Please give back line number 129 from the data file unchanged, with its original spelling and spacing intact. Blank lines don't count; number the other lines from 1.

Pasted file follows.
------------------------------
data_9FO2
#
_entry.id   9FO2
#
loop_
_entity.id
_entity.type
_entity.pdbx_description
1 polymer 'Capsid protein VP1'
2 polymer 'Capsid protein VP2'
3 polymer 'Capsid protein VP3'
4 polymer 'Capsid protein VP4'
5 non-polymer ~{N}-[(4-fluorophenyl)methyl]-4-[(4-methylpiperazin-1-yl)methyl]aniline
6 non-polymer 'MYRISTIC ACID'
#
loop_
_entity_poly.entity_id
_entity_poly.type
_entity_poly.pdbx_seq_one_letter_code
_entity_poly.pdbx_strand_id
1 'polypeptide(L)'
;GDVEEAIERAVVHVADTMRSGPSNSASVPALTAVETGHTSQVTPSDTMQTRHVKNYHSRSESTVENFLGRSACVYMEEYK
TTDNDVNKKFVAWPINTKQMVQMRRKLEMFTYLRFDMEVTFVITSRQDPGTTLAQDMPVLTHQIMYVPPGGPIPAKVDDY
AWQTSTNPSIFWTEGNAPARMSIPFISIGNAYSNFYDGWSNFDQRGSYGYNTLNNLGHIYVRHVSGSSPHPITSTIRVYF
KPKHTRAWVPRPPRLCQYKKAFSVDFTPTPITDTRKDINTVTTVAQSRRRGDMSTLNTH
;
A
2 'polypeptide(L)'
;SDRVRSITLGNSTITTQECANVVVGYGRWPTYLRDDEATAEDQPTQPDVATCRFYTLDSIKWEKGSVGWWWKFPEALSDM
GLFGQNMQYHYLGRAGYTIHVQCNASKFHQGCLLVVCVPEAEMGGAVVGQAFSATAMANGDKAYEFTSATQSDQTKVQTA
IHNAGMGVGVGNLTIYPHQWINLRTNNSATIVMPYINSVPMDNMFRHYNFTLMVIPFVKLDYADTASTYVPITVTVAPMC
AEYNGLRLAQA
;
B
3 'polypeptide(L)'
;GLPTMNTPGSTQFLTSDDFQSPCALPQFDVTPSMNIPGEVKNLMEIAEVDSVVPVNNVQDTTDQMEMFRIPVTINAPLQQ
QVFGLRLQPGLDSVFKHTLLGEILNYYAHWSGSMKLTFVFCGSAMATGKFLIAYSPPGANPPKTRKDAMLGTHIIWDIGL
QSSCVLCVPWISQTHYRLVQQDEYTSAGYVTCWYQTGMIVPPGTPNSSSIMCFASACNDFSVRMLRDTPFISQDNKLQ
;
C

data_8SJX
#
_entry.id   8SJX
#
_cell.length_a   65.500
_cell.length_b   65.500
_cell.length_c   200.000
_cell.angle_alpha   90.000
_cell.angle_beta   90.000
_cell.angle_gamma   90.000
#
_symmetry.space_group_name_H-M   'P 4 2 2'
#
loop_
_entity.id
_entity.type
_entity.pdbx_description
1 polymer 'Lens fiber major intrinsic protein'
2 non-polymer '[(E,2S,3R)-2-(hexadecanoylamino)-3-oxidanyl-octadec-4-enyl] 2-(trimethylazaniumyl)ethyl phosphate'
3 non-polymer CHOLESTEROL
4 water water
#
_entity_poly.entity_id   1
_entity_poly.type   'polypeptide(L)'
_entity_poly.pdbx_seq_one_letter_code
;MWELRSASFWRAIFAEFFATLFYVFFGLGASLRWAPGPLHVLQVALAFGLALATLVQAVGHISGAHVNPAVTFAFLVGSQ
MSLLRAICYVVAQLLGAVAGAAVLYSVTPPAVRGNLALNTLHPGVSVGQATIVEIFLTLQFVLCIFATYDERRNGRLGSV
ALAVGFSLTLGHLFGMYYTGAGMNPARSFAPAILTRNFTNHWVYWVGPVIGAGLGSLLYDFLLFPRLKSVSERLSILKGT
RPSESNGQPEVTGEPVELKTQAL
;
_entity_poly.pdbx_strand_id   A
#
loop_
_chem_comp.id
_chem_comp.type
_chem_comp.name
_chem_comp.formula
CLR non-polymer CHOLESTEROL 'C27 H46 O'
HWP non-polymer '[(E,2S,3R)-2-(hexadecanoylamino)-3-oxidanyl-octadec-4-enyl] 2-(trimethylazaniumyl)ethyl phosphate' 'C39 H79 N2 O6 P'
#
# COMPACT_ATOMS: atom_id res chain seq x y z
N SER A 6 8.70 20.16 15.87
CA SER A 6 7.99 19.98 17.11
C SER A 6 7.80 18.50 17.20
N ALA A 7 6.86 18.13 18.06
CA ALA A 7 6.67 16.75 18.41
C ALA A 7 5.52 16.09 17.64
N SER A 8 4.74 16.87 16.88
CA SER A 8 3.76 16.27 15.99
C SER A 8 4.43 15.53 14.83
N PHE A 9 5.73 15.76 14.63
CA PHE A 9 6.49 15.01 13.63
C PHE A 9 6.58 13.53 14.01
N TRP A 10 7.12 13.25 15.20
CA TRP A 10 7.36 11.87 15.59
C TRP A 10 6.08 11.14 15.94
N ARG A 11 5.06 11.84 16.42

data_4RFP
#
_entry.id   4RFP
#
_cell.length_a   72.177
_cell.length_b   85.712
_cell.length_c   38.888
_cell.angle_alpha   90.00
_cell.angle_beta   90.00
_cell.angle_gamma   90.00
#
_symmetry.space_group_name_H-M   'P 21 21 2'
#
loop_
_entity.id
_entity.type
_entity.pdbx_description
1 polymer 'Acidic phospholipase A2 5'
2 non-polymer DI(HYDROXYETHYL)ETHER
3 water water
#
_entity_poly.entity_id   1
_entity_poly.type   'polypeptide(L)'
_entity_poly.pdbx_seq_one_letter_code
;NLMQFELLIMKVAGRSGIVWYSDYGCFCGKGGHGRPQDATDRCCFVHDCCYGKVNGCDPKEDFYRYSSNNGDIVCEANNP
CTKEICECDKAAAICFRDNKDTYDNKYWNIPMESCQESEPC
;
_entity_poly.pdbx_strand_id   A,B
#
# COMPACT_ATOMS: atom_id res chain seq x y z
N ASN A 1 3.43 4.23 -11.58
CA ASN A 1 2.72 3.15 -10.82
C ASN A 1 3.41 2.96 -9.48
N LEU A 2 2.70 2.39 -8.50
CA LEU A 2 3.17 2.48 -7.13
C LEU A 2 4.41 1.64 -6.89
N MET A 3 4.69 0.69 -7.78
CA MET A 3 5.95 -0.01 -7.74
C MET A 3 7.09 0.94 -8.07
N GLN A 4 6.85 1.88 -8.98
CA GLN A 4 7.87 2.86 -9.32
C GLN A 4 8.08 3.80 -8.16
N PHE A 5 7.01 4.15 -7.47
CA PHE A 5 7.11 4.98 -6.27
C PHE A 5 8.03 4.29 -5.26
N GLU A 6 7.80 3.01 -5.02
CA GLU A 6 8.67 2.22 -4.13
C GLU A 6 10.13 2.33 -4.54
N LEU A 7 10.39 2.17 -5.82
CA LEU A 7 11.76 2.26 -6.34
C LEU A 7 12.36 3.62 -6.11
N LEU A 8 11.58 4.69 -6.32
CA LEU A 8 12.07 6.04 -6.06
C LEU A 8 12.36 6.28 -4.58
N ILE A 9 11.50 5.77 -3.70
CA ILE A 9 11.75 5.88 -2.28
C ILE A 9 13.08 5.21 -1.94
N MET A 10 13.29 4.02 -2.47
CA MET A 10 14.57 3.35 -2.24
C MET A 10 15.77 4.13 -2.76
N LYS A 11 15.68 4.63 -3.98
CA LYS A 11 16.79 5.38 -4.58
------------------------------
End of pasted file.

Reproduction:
CA ASN A 1 2.72 3.15 -10.82